A Creative Community 

From left, graduate student Brenna Croker, undergrads Terrik Kobryn and Savannah Lanz, and Writing Center Director Jil Hanifan. (Photo by Patrick Dodson) 

ALBANY, N.Y. (April 2, 2019) – The English Department’s Undergraduate Research and Writing Conference on April 17 will be followed by a reading from contributors to Arch, the undergrad e-journal of creative arts and writing.

Professor and novelist Lynne Tillman is the featured speaker at this year’s conference, which runs from 9 a.m. to 5:30 p.m. in HU 354 and HU 290. Tillman's topic is Practice Means Begin Again, a plenary about creative writing, at 12:30 p.m. in HU 354. 

Arch will celebrate the release of its Spring 2019 issue during the conference. In addition to featuring contributors, the 5 p.m. release party will highlight winners and runners-up for the department’s two creative writing awards – the Shields-McIlwaine Poetry Prize and the Leah Lovenheim Prize for best student short story.

Brenna Croker, a graduate student in English, has been a part of Arch since the Lindenhurst, N.Y., native helped to found the journal in 2014. Arch features poetry, fiction and non-fiction writing, drama, photography and music.

“I’ve always been a writer,” she said. “I remember as early as second grade I would be writing stories in class instead of paying attention to my lessons or reading during recess instead of running around.”

As a freshman, she was a member of the World of Writing, part of the Living-Learning Community program, and a student of Writing Center Director Jil Hanifan. One of her classmates, Alyssa Shanderson ’17, had proposed the idea of starting a creative writing e-journal for undergraduates, and an interest meeting was scheduled.

“I thought it sounded like fun so I joined up,” said Croker, who writes fiction and, more recently, short stories. Others who helped found Arch include Stephy Zhao ’18, Taylor Sweet ’18 and Brian Ball ’18.

Arch is really great for creatives of all types because it has built a community of creative people, of editors and writers and readers, from a wide variety of experiences,” Croker said. “I’m always surprised and delighted by the number of people involved with the journal who aren’t in a writing-related field; they are biology majors and business majors and math majors who just have that creativity and desire to make something.”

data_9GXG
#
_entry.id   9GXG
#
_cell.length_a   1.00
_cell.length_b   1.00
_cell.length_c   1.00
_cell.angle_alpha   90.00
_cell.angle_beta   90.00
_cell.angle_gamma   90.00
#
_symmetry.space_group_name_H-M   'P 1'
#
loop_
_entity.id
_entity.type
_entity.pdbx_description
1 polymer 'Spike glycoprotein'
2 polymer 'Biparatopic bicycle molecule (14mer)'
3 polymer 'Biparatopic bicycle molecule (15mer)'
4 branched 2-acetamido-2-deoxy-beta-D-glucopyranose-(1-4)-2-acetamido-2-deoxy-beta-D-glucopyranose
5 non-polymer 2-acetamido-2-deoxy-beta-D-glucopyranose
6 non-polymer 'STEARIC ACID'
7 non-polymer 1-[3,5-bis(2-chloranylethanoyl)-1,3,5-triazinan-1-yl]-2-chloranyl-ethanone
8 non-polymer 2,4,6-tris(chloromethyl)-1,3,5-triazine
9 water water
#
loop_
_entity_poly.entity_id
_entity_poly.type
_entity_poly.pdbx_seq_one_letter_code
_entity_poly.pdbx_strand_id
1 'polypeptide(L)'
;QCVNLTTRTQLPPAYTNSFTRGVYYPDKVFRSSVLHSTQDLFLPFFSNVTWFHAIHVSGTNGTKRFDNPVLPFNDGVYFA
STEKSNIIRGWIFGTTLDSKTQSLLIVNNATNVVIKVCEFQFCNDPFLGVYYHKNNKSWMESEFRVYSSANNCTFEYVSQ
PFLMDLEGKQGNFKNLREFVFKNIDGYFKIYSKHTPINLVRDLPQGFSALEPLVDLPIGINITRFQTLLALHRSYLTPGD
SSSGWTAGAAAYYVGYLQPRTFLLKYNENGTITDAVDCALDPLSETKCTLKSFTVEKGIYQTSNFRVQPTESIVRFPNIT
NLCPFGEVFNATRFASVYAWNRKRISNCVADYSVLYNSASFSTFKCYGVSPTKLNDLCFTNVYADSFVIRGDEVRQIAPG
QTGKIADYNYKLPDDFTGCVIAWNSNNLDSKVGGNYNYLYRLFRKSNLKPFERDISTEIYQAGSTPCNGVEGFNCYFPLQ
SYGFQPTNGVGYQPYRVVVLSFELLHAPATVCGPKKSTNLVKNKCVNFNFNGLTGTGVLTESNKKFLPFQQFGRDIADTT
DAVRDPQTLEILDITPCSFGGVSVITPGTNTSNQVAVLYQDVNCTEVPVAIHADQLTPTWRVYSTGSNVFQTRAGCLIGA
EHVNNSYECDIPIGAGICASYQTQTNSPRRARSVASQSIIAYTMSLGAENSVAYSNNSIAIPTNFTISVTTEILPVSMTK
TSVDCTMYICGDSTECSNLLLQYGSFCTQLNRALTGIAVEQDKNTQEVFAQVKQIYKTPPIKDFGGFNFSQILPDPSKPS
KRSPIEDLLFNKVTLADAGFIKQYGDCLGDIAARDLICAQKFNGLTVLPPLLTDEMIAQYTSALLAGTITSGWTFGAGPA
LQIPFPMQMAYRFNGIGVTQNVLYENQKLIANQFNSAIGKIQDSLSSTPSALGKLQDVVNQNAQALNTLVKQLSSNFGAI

Croker said she feels more creative just by being in the presence of other creative people. And Arch provides exposure to contemporary work.

“A lot of times in class we’re reading work written in the past. It’s a nice change to read or interact with work that people are producing in the here and now,” she said.

The name Arch was inspired by the modernist architecture on campus, characterized by the trademark sweeping arches and domes of Edward Durell Stone.

The founders spent months convincing others to participate.

“Art, especially writing, tends to be such a private and personal practice, and it was difficult to convince people, since we are not professional writers, to share their work in a public venue. Somehow we did it though, and we are so proud of the work we’ve done,” Croker said.

Terrik Kobryn, a senior English major from Schenectady, is the Spring 2019 editor. “I believe that Arch is a fantastic opportunity for aspiring writers to get their work published,” he said. “Arch allows me to work creatively with other writers and hone my craft.”

Kobryn, whose parents have long encouraged his passion for writing poetry and non-fiction, draws inspiration from African poets and artists. He aspires to write for a TV show or movie.

“When an issue of Arch goes live, it attracts thousands of hits within a few days,” said Hanifan. “And this past issue was amazing. Each semester, the editors have worked hard to build a diverse community of contributors, and to encourage new writers to get involved.”

The latest issue of Arch, for instance, features the winner of the University in the High School (UHS) Creative Writing Contest.

Winter 2018 Editor Savannah Lanz, fiction editor Malcolm Flanigan, and UHS English liaison Christina Thyssen served as judges, and the issue features the winning entry, Making Connections, by Stephanie Markowitz, a high school student from Briarcliff Manor, N.Y.

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